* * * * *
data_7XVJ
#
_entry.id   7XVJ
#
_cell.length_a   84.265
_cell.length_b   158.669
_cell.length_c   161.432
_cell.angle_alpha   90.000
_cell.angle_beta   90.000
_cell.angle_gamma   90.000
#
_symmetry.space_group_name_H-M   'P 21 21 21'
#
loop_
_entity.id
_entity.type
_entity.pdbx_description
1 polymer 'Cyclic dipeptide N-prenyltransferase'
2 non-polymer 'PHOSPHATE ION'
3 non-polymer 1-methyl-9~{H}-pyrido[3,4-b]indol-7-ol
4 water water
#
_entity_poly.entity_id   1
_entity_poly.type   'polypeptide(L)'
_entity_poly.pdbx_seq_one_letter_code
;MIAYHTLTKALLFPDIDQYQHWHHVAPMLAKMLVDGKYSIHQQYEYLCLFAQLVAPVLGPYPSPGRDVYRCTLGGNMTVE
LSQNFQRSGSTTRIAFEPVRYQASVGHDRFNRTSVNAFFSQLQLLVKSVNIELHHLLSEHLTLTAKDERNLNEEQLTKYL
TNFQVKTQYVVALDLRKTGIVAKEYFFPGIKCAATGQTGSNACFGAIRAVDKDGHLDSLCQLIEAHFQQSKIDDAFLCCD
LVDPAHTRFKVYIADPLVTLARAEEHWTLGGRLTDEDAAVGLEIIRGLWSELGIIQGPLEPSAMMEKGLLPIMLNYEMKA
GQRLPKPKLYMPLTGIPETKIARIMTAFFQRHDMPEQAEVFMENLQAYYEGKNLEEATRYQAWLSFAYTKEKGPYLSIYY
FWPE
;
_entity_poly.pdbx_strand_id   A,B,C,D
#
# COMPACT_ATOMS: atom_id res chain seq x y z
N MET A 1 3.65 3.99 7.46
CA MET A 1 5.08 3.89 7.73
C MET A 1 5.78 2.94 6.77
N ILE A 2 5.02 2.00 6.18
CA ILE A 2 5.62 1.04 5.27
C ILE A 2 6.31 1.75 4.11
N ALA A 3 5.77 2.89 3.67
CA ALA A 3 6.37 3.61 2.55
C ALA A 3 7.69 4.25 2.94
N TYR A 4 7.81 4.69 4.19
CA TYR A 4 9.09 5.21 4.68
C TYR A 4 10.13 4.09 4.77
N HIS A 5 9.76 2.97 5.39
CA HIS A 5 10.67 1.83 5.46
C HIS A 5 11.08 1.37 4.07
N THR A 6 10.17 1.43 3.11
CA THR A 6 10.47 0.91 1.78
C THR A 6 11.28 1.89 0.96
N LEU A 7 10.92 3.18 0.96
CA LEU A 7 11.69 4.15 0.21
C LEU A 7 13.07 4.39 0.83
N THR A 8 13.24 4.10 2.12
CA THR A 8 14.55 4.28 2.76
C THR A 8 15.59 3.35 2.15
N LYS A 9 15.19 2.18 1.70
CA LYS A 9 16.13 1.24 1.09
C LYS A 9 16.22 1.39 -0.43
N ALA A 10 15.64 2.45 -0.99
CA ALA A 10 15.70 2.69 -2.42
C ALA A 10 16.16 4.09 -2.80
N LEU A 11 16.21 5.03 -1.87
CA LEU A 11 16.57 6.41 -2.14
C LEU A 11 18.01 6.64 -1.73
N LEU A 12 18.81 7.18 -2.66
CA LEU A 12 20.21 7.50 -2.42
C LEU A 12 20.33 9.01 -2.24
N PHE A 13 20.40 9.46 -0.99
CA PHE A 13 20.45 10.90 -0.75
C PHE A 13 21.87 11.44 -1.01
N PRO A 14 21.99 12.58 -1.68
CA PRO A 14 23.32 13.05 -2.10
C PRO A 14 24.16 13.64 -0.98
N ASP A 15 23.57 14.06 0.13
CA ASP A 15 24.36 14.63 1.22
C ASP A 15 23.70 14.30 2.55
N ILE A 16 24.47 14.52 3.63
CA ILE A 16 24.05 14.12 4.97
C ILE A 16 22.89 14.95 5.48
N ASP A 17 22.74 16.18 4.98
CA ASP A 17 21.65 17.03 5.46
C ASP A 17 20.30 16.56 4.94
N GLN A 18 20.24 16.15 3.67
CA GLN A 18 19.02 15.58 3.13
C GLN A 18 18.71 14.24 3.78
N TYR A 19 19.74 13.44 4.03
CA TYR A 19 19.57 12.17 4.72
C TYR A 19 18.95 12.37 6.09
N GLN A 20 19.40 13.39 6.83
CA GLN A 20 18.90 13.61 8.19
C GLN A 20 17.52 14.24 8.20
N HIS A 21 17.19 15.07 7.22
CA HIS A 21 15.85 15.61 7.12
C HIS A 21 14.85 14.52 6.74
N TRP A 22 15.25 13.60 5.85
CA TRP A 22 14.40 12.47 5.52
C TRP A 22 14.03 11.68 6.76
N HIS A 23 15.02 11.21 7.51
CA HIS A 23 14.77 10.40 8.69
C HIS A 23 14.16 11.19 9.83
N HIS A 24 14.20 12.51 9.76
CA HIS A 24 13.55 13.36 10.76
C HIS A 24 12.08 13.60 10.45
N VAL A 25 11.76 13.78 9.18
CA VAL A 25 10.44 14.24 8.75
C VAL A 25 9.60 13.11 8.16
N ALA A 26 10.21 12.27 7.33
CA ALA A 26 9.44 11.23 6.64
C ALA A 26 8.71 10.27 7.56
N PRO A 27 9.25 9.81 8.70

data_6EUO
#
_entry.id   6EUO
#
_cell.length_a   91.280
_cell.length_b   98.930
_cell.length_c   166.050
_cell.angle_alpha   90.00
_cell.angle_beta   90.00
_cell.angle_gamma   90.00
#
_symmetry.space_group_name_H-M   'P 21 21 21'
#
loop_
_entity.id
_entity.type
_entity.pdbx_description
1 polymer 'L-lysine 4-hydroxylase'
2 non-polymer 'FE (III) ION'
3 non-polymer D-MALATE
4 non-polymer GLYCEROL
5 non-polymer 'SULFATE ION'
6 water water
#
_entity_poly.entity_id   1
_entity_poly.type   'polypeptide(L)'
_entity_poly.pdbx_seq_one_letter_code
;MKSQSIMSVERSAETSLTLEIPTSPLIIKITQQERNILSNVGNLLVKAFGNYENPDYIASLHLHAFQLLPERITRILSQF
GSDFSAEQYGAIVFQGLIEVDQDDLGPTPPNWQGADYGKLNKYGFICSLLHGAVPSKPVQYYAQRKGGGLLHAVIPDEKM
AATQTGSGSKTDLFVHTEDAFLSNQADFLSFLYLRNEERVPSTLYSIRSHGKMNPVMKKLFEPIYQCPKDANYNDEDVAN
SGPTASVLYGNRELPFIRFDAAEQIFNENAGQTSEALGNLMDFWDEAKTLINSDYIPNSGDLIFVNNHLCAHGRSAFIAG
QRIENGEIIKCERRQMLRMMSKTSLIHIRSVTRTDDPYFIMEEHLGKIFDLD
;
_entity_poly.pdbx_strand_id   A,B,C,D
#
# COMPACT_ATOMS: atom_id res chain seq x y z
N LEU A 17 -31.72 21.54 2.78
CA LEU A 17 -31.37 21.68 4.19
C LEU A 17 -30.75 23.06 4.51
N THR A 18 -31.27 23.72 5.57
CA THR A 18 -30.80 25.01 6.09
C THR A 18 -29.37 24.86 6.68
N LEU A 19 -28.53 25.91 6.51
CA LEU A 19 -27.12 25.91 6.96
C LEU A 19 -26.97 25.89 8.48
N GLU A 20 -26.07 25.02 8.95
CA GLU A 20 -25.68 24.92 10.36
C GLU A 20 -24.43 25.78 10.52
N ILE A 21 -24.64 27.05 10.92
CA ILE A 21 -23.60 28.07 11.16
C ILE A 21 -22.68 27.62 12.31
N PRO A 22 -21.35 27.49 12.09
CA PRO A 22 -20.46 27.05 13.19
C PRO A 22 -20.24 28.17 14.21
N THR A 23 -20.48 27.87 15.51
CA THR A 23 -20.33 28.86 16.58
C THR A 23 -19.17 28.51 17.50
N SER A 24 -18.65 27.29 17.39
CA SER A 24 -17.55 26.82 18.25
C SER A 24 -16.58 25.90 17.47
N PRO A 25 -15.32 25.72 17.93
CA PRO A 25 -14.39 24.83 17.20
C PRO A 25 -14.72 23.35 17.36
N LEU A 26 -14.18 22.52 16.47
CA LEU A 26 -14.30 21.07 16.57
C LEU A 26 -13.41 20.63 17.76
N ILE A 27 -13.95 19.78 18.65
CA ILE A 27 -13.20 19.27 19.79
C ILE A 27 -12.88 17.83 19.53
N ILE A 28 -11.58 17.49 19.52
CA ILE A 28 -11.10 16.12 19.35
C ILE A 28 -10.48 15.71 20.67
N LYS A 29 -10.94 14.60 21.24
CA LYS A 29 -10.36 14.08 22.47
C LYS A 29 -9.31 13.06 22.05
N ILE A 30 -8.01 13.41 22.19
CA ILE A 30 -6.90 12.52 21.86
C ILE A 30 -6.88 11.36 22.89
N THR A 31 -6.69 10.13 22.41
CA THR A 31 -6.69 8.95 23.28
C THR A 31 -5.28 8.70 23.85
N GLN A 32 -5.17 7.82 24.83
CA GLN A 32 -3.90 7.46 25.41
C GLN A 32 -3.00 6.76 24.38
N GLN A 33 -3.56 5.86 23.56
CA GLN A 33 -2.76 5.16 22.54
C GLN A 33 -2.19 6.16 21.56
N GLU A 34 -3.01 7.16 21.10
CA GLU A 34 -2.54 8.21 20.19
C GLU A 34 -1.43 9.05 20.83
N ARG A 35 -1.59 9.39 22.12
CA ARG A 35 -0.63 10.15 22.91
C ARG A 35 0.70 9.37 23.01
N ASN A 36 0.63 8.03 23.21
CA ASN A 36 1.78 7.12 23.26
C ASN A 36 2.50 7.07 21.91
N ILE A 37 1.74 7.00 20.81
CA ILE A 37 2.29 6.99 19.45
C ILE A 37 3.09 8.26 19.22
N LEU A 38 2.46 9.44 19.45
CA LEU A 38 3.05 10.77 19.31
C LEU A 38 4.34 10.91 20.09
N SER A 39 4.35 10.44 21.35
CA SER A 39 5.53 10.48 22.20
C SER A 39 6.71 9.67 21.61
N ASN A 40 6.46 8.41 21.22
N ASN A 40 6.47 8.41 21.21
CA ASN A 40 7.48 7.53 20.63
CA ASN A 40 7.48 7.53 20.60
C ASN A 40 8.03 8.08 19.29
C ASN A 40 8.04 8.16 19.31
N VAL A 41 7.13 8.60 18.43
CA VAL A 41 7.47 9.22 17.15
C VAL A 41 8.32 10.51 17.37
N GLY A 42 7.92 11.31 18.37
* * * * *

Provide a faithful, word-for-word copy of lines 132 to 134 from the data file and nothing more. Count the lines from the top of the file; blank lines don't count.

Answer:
1 polymer 'L-lysine 4-hydroxylase'
2 non-polymer 'FE (III) ION'
3 non-polymer D-MALATE